In response to jmel's comment:
Wealth is not a relative term insofar as the government is concerned, and I don't subscribe to it being relative, either. Value systems are relative, not the money itself.
The data is crunched by the Census Bureau, and unfortunately, and while not entirely fair, they top off the earning rate at 250K; there is a very low percentage of people who earn more than 250K in the USA, and that may be the rub in determining what constitutes "who's really rich" and who's "upper" middle class.
The challenge for the east coast and the west coast is that a high concentration of people in that salary range live in those regions. $250K is not the definition of "rich" but moreso "upper" middle class, for a family.
Call many of those salary earners the "silent minority", maybe? Take the college tuition issue as an example. You don't qualify for financial aid, low-interest government loans, and other types of scholarships when you make 250K a year -- so you essentially pay *more* out of pocket and FULL tuition than people who make a fraction of what you make (NOTE: the kid has to be smart, too ...) because those lower-earners qualify for aid, scholarships and (again, the kids have to be smart ...) even a free ride. I've seen this many times. Some of my brightest friends went to colleges where they got HUGE boosts from either low-interest govt. loans, scholarships, or even FULL RIDES because they were smart coupled with having lower-middle class (or below) earning parents. I have a friend who got into Wellesley (not ONE DIME) vs. Boston University (FULL RIDE). Guess where she went? I can cite many examples of this happening. Education: Paid in Full, and it was almost free (there are really no completely free lunches :) )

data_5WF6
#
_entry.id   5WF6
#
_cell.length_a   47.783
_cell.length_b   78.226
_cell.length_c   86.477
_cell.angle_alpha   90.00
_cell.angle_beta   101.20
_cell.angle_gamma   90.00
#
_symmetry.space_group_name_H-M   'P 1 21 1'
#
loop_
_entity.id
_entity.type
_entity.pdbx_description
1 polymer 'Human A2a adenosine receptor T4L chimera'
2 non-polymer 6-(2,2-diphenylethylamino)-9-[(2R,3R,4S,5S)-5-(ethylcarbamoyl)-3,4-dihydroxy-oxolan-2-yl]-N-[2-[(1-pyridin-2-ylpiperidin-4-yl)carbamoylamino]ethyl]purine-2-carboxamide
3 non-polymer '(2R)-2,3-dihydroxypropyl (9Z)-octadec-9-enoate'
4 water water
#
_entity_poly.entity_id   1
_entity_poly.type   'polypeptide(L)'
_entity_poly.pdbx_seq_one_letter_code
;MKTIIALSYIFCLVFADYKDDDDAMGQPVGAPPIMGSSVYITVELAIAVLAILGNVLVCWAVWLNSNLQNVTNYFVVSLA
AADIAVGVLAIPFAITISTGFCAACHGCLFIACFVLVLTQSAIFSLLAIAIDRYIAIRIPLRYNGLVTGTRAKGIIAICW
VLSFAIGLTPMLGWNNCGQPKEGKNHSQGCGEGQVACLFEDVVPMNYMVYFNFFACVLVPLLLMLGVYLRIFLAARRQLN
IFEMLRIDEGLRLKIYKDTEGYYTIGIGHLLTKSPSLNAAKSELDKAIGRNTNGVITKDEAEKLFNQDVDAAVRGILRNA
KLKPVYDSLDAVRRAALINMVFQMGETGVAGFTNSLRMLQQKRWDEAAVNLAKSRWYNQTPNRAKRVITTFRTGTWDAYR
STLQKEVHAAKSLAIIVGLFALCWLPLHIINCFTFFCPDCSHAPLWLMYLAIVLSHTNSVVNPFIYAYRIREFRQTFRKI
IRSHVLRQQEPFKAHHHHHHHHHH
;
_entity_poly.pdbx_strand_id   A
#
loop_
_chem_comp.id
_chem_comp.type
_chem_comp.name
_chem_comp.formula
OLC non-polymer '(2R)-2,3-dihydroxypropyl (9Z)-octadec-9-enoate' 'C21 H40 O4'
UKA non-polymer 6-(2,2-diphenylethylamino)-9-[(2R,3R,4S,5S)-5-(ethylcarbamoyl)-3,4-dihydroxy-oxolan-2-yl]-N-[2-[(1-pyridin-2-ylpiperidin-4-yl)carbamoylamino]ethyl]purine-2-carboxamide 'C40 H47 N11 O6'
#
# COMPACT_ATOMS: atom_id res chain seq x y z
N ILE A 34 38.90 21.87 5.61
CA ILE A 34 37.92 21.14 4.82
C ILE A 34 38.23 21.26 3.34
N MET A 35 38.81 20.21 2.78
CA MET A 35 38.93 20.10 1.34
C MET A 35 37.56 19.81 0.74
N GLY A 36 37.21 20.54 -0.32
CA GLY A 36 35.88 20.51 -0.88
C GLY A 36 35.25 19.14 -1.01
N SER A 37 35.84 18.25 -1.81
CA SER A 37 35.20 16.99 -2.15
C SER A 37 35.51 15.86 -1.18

SO higher earners essentially get $crewed in that type of equation. That's just one example, but I am sure you can think of more. Still, there aren't many people who are feeling sorry for any family that hauls in $250K / year.
This may be why higher earners, who are "upper middle class" but not what you would define as "rich" feel like they are no better off than people who make a lot less money. They are not "entitled" to the same "discounts" and therefore, feel they are paying a disproportionate amount of money into the system, be it education, taxes, etc., and in a way, I can understand it.
You have to be making well beyond 250K to be considered rich, unless you are a single, young, twenty-something miser who saves every dime and lives in his mama's basement.
One last thing --- it's also the ability to save out of your income that creates wealth. It appears that the ability to save is almost non-existent for most Americans, and that is the reality. Retirement is a scary, if not impossible prospect for far too many Americans.